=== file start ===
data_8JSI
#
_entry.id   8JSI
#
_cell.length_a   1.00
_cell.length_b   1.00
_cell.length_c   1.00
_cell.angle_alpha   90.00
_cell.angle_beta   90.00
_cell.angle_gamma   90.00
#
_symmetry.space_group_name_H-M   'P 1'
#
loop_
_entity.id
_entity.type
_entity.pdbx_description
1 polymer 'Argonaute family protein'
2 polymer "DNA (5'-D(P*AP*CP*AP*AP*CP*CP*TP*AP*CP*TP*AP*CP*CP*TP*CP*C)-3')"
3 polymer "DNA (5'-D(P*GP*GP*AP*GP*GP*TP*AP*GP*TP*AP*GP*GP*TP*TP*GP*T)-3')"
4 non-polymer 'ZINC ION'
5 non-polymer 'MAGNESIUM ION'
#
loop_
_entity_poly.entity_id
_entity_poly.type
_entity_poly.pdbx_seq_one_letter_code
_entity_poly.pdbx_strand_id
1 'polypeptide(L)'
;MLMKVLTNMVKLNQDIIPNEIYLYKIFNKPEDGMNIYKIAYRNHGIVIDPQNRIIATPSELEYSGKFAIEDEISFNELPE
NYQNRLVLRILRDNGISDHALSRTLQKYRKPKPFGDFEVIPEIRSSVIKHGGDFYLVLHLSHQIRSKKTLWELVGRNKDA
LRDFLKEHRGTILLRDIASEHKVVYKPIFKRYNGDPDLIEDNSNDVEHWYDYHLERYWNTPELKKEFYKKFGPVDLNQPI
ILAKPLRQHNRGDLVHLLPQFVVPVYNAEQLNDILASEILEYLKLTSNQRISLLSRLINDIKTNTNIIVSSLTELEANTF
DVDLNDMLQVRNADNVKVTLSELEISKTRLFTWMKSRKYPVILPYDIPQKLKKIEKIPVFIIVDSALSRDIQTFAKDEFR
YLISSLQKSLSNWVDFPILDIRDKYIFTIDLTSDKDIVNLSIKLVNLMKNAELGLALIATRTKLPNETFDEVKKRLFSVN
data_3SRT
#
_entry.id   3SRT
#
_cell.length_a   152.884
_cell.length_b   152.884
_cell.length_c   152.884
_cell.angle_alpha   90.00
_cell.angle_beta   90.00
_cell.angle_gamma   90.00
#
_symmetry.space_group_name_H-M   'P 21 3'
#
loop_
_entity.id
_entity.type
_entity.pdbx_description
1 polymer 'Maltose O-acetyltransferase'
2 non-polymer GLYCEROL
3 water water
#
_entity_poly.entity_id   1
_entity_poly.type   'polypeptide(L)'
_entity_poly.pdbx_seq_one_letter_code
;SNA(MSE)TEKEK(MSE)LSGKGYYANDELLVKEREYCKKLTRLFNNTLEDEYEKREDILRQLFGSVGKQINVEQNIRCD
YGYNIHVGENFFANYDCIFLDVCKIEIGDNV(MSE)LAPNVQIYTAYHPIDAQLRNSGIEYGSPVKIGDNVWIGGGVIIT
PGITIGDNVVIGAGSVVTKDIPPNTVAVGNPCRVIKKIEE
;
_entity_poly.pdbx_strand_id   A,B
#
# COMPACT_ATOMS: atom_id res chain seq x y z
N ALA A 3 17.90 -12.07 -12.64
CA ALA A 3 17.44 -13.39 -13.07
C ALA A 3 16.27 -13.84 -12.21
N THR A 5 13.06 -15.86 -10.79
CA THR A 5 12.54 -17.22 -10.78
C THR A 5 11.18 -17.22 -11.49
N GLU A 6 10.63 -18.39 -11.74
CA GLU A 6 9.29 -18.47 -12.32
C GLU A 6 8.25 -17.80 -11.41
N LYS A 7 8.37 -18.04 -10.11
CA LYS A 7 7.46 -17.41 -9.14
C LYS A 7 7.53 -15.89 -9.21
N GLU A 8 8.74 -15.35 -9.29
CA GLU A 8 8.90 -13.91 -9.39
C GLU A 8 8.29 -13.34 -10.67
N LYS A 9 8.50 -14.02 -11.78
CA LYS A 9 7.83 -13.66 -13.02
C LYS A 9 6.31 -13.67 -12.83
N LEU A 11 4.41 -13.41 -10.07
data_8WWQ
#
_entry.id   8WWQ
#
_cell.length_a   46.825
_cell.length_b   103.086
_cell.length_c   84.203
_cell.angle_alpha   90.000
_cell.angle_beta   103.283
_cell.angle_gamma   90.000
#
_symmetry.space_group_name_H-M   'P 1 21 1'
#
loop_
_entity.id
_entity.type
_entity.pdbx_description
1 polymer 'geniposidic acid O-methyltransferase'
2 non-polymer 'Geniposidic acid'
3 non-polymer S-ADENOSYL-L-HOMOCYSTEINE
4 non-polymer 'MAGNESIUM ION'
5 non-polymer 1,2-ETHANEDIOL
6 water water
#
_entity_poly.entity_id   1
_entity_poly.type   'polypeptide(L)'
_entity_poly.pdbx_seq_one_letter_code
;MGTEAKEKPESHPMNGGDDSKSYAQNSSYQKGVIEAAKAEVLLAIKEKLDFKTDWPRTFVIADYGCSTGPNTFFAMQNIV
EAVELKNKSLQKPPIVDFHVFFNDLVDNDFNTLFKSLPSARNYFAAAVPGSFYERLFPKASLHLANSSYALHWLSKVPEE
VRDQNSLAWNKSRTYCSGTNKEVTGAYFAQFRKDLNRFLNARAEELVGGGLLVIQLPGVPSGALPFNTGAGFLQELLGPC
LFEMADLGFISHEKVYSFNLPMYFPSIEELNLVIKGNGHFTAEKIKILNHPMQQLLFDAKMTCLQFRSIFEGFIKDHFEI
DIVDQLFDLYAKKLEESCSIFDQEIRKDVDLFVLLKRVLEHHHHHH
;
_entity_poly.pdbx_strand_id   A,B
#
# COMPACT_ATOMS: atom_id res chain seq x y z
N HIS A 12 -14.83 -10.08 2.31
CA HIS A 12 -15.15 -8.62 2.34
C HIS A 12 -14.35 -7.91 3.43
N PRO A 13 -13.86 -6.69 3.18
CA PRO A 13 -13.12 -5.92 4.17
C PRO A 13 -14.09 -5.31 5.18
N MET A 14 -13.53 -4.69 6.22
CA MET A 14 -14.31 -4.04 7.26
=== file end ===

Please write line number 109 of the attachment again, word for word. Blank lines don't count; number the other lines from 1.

#